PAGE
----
I had made a solemn promise to my blogging self not to talk any more about the propects of national curriculum since we all apparently agree on what a great boon it will be for our nation, and those students who move interstate every year, for all Australian curriculum, including content and pedagogy, to come out of Canberra where only good things happen!
However, I couldn’t resist another go at breathing life into the corpse of local and state autonomy by pointing out that Britain is about to abandon those very reforms we’re about to copy. The Guardian reports today:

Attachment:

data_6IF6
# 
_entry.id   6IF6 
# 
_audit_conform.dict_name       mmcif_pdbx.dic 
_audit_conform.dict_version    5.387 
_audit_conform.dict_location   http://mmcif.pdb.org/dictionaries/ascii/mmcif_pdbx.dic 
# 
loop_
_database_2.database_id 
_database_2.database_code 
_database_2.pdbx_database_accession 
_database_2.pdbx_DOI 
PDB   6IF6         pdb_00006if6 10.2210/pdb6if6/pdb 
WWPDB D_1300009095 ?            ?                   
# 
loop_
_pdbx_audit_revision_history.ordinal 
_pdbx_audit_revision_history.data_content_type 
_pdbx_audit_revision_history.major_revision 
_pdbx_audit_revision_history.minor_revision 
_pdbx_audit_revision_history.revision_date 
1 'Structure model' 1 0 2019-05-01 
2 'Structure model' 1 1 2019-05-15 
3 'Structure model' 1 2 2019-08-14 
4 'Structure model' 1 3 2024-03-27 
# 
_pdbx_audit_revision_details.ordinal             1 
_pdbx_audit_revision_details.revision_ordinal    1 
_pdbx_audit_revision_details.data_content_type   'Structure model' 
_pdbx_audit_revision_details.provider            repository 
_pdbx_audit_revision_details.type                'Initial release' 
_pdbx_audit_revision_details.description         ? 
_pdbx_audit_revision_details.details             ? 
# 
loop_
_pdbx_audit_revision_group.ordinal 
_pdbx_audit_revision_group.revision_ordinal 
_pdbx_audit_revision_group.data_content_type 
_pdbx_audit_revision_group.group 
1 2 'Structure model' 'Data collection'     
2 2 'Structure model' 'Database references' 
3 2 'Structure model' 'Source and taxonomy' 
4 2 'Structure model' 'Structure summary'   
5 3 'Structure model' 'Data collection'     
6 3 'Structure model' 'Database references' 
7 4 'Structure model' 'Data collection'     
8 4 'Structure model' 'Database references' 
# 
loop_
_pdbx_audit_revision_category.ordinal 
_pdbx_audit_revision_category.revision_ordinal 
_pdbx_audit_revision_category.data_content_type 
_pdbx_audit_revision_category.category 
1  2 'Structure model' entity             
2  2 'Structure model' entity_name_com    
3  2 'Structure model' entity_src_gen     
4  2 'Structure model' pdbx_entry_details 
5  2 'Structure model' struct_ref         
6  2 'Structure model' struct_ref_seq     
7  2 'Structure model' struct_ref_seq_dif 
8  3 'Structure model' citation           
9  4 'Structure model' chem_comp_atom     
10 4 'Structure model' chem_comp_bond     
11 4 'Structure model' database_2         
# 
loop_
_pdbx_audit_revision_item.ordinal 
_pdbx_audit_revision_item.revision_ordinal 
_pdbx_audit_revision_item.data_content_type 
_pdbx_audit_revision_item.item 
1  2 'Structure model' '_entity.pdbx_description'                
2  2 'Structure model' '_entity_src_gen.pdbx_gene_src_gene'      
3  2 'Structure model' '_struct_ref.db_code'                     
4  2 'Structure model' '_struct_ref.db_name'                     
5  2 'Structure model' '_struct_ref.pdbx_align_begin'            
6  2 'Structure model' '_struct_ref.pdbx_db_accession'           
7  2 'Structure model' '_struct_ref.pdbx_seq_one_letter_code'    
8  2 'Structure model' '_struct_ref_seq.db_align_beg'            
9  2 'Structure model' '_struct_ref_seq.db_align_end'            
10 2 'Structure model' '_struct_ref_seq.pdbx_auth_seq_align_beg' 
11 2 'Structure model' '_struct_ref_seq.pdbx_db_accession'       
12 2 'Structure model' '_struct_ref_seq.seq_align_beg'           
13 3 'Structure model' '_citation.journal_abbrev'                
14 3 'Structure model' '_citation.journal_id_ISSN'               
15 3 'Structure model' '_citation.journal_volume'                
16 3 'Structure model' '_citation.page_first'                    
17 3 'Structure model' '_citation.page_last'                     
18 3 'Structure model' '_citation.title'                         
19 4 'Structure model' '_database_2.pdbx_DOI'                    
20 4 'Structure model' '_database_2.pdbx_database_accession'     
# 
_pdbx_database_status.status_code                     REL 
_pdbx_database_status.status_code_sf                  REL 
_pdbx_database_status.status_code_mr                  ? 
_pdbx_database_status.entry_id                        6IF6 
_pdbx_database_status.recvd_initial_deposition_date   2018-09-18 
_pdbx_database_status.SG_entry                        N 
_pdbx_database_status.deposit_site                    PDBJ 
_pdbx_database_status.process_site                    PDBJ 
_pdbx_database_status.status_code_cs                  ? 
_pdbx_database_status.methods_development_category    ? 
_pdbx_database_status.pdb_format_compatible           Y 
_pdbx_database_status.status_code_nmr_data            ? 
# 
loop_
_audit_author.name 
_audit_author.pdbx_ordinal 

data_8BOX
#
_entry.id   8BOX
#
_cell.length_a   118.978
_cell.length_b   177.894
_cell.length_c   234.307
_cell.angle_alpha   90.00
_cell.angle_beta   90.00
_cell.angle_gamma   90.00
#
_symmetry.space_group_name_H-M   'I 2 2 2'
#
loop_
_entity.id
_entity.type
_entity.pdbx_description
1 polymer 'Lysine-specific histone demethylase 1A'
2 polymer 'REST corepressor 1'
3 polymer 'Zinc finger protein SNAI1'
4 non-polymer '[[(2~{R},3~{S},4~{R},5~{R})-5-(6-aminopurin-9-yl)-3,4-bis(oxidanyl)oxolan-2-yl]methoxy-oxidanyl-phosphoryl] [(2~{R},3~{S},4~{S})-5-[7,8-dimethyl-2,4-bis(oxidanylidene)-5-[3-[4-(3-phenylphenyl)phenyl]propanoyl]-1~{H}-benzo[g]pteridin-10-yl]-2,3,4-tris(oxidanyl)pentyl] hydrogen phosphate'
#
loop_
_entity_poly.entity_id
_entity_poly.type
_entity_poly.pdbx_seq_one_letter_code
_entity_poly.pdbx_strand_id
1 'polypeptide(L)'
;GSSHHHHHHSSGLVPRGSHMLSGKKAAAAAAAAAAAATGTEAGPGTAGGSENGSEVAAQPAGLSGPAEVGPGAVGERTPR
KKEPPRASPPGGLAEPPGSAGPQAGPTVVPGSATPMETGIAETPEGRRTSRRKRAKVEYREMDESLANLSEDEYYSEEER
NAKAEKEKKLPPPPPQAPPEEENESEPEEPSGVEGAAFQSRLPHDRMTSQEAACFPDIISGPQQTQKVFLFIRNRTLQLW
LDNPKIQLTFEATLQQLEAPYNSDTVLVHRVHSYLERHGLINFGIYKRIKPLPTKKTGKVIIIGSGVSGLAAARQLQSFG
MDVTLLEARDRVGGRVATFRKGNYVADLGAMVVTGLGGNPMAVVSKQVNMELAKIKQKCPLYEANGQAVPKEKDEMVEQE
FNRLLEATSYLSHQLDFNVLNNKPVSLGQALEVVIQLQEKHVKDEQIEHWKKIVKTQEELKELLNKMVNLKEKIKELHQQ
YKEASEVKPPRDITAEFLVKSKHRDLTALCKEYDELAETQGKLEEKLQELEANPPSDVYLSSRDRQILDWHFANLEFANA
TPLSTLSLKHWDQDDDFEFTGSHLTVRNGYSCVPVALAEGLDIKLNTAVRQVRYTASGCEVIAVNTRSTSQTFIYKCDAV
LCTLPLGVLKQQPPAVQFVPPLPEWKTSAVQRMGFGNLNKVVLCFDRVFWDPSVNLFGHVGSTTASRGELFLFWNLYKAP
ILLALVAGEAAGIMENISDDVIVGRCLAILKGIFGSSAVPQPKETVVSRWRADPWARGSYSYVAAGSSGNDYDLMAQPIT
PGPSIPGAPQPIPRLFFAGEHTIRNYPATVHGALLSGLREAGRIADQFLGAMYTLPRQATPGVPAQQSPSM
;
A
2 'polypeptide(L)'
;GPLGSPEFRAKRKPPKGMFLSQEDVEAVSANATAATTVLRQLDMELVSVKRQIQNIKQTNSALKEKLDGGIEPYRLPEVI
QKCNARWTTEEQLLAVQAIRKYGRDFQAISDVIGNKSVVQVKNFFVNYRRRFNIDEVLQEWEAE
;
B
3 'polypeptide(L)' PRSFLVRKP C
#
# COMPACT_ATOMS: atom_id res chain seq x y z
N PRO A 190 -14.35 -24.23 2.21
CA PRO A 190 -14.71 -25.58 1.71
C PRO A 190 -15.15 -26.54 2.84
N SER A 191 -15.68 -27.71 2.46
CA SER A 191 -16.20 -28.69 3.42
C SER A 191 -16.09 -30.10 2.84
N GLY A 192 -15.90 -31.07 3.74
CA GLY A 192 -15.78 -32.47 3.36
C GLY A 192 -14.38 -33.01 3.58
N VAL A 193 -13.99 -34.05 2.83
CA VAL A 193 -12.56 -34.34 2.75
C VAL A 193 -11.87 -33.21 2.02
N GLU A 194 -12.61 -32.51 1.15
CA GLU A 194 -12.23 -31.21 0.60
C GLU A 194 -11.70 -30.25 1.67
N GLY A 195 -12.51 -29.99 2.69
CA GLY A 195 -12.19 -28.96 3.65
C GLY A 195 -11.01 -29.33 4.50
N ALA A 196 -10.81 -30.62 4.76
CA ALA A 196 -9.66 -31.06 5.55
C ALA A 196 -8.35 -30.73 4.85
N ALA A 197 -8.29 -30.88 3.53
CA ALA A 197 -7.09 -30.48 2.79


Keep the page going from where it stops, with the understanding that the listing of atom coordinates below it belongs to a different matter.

In a totemic break from the Blair years, next week’s education white paper will signal the end of Labour’s national strategies for schools, which includes oversight of the literacy and numeracy hours in primaries. The changes will strip away centralised prescription of teaching methods and dramatically cut the use of private consultants currently employed to improve schools.
They will give schools more freedom and establish new networks of school-to-school support to help drive up standards in what will be described as a “new era of localism”.
It’s not all good news, of course. Britain also proposes New York style report cards for schools giving schools a grade from A to F. Funny how only schools get a report card and a grade; isn’t is possible to think outside this paradigm when we’re talking about education?